|Birth: ||Jan. 17, 1902|
|Death: ||Aug. 19, 1992|
District of Columbia
District Of Columbia, USA
General, U.S. Army
Clyde Davis Eddleman was the son of William Henry and Janie Brown "Tureman" Eddleman. He graduated from Lake Charles High School in Lake Charles, LA, in 1919 and later entered the United States Military Academy. He graduated from West Point in 1924 and was commissioned as a second lieutenant in the Infantry. Little information is available on his assignments from the time he was commissioned until just before World War II got underway.
During the period 1941-43, Eddleman was Chief of Training Division for the Third Army, and later, Assistant Chief of Staff, Third Army.
In 1943, Eddleman went to Australia as Assistant Chief of Staff, G-3, of the Sixth Army (later promoted to Deputy Chief of Staff) then under the command of General Walter Krueger. He remained there until 1945 and participated in all of Sixth Army's campaigns, including the occupation of Japan. He was awarded the Distinguished Service Medal for his activities in the Leyte and Luzon Campaigns, and the Silver Star Medal for reconnaissance under fire at Biak, Leyte, and Manila. While at the Leyte beachhead, he was promoted to Brigadier General.
[SIDE STORY: After Leyte, Mindoro was to serve as the advanced base for Army troops arriving in the Philippines for the Battle of Luzon - the most important stage of the Philippines Campaign. The landings at Mindoro were made unopposed on 15 December 1944 and, within two weeks, Australian and American engineers had three airstrips in operation. The way was now clear for the invasion of Luzon. This time, based on different interpretations of the same intelligence data, General Willoughby's G-2 Section at GHQ estimated the strength of General Tomoyuki Yamashita's forces on Luzon at 137,000, while Sixth Army estimated it at 234,000. Brigadier General Clyde D. Eddleman of Sixth Army attempted to lay out the reasons for Sixth Army's assessment, but MacArthur's response was "Bunk!" He felt that even Willoughby's estimate was too high. "Audacity, calculated risk, and a clear strategic aim were MacArthur's attributes," and he was prepared to disregard the intelligence estimates. However, all the estimates were too low: Yamashita had more than 287,000 troops on Luzon.]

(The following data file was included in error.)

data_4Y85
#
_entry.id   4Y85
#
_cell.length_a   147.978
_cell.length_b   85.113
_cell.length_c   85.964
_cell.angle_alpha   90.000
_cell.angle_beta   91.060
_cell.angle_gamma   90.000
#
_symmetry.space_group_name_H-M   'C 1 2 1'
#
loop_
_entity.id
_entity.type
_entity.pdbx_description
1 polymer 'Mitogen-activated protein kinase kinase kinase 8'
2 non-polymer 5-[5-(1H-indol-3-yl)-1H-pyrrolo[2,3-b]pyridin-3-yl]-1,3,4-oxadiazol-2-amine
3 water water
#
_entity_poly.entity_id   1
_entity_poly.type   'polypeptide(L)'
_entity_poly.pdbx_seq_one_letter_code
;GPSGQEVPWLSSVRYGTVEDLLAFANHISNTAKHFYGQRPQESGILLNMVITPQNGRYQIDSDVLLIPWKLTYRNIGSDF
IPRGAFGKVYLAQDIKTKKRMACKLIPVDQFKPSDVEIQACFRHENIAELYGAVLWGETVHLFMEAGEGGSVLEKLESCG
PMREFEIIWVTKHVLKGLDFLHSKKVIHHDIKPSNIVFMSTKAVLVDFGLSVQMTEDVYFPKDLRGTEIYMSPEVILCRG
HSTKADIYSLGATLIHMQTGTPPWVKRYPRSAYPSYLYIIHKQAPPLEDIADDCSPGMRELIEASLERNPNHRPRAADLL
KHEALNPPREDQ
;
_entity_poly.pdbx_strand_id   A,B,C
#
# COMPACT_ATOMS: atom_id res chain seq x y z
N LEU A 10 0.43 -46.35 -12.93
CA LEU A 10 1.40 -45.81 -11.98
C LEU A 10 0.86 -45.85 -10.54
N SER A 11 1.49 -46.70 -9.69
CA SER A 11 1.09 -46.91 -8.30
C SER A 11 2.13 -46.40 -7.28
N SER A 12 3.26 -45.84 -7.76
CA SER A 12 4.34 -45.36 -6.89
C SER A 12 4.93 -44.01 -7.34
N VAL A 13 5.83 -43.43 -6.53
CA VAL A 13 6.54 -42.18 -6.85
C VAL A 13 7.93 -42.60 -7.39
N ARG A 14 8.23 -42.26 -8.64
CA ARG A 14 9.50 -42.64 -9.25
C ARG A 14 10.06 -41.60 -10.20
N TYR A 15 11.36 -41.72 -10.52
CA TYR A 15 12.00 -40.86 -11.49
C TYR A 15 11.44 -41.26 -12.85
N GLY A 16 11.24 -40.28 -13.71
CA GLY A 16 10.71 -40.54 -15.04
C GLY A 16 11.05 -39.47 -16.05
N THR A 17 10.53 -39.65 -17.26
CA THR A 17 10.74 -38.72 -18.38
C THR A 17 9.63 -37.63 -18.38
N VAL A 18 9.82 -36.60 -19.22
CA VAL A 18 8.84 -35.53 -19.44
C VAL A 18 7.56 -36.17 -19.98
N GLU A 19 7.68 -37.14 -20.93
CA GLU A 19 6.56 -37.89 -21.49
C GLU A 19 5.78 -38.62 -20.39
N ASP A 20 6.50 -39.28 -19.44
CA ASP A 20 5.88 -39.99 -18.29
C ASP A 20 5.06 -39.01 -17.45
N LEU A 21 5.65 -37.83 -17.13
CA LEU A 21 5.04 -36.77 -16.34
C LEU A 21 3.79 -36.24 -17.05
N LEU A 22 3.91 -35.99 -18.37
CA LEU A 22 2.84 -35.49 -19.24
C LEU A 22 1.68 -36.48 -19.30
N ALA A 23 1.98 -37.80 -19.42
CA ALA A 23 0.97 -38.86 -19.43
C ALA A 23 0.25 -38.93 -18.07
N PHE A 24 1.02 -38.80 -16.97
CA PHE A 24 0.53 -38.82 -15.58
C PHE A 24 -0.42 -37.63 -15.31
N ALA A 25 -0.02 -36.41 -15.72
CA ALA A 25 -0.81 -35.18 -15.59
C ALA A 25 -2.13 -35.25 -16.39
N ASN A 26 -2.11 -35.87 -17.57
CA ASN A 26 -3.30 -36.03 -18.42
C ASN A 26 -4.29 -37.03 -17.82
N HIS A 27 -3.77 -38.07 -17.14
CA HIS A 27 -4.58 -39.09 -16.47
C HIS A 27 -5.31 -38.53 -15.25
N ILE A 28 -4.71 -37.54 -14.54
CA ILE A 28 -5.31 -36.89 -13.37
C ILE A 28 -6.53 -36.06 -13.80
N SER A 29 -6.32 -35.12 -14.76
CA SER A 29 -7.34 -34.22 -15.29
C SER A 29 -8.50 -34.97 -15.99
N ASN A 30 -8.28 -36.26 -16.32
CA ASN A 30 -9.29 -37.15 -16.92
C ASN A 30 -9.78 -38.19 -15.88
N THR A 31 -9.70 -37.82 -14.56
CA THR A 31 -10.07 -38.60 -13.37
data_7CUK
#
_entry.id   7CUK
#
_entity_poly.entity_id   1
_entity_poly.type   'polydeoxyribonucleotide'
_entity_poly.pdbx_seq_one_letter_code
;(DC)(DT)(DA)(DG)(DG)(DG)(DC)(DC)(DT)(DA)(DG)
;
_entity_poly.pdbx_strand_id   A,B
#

Apparently, Eddleman's intelligence estimate of the Japanese at Luzon, and his familiarity with joint operations, had impressed General MacArthur because he selected him to serve as a Member of the Joint Operations Review Board from January to June 1946. He was then selected to be the first Deputy Commandant of the Armed Forces Staff College. For the first four classes, Eddleman was the College's Chairman of the Faculty Board and Director of Instruction.
Eddleman became Deputy Commander of Trieste United States Troops (TRUST) and Director General, Civil Affairs, Allied Military Government, in the Free Territory of Trieste in June 1949. He remained in that assignment for more than a year.